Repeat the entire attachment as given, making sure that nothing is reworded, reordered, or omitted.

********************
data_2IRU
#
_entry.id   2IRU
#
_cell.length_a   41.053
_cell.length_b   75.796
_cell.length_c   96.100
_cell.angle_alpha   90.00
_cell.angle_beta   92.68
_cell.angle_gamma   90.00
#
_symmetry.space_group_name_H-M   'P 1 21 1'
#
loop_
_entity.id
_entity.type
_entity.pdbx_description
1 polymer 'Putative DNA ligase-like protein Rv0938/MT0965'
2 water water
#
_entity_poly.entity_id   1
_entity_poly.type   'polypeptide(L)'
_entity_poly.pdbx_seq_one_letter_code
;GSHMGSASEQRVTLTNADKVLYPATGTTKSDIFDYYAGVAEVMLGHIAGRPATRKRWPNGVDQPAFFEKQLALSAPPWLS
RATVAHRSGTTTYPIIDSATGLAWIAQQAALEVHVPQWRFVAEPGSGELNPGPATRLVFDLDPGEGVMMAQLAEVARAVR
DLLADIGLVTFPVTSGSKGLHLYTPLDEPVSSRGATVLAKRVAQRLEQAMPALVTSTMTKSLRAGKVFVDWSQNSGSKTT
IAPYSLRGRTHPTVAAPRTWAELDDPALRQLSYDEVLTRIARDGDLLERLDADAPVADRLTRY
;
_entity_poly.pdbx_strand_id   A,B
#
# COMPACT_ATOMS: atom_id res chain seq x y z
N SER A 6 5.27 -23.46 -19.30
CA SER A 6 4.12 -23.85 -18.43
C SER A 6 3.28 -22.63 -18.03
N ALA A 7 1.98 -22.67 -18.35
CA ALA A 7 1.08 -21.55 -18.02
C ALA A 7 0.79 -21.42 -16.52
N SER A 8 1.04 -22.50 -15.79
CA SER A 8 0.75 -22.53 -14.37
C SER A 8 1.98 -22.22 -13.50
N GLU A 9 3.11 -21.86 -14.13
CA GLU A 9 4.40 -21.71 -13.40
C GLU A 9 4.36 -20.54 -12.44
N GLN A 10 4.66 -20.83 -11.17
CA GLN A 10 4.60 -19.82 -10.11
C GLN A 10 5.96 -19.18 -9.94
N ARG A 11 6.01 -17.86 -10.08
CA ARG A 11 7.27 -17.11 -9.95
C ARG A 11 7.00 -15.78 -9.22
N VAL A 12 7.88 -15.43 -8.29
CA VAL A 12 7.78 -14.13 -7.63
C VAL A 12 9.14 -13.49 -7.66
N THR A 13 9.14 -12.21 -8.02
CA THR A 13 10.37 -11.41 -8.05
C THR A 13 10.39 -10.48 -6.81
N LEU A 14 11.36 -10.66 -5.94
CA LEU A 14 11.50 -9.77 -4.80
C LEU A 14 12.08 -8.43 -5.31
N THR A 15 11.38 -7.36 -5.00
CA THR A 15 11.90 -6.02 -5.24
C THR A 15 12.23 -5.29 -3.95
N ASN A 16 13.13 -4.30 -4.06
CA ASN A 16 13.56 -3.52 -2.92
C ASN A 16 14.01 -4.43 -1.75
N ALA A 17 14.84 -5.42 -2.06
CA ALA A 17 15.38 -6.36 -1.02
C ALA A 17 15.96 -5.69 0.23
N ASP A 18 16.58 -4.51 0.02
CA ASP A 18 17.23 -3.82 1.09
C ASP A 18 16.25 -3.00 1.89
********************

data_2IRU
#
_entry.id   2IRU
#
_cell.length_a   41.053
_cell.length_b   75.796
_cell.length_c   96.100
_cell.angle_alpha   90.00
_cell.angle_beta   92.68
_cell.angle_gamma   90.00
#
_symmetry.space_group_name_H-M   'P 1 21 1'
#
loop_
_entity.id
_entity.type
_entity.pdbx_description
1 polymer 'Putative DNA ligase-like protein Rv0938/MT0965'
2 water water
#
_entity_poly.entity_id   1
_entity_poly.type   'polypeptide(L)'
_entity_poly.pdbx_seq_one_letter_code
;GSHMGSASEQRVTLTNADKVLYPATGTTKSDIFDYYAGVAEVMLGHIAGRPATRKRWPNGVDQPAFFEKQLALSAPPWLS
RATVAHRSGTTTYPIIDSATGLAWIAQQAALEVHVPQWRFVAEPGSGELNPGPATRLVFDLDPGEGVMMAQLAEVARAVR
DLLADIGLVTFPVTSGSKGLHLYTPLDEPVSSRGATVLAKRVAQRLEQAMPALVTSTMTKSLRAGKVFVDWSQNSGSKTT
IAPYSLRGRTHPTVAAPRTWAELDDPALRQLSYDEVLTRIARDGDLLERLDADAPVADRLTRY
;
_entity_poly.pdbx_strand_id   A,B
#
# COMPACT_ATOMS: atom_id res chain seq x y z
N SER A 6 5.27 -23.46 -19.30
CA SER A 6 4.12 -23.85 -18.43
C SER A 6 3.28 -22.63 -18.03
N ALA A 7 1.98 -22.67 -18.35
CA ALA A 7 1.08 -21.55 -18.02
C ALA A 7 0.79 -21.42 -16.52
N SER A 8 1.04 -22.50 -15.79
CA SER A 8 0.75 -22.53 -14.37
C SER A 8 1.98 -22.22 -13.50
N GLU A 9 3.11 -21.86 -14.13
CA GLU A 9 4.40 -21.71 -13.40
C GLU A 9 4.36 -20.54 -12.44
N GLN A 10 4.66 -20.83 -11.17
CA GLN A 10 4.60 -19.82 -10.11
C GLN A 10 5.96 -19.18 -9.94
N ARG A 11 6.01 -17.86 -10.08
CA ARG A 11 7.27 -17.11 -9.95
C ARG A 11 7.00 -15.78 -9.22
N VAL A 12 7.88 -15.43 -8.29
CA VAL A 12 7.78 -14.13 -7.63
C VAL A 12 9.14 -13.49 -7.66
N THR A 13 9.14 -12.21 -8.02
CA THR A 13 10.37 -11.41 -8.05
C THR A 13 10.39 -10.48 -6.81
N LEU A 14 11.36 -10.66 -5.94
CA LEU A 14 11.50 -9.77 -4.80
C LEU A 14 12.08 -8.43 -5.31
N THR A 15 11.38 -7.36 -5.00
CA THR A 15 11.90 -6.02 -5.24
C THR A 15 12.23 -5.29 -3.95
N ASN A 16 13.13 -4.30 -4.06
CA ASN A 16 13.56 -3.52 -2.92
C ASN A 16 14.01 -4.43 -1.75
N ALA A 17 14.84 -5.42 -2.06
CA ALA A 17 15.38 -6.36 -1.02
C ALA A 17 15.96 -5.69 0.23
N ASP A 18 16.58 -4.51 0.02
CA ASP A 18 17.23 -3.82 1.09
C ASP A 18 16.25 -3.00 1.89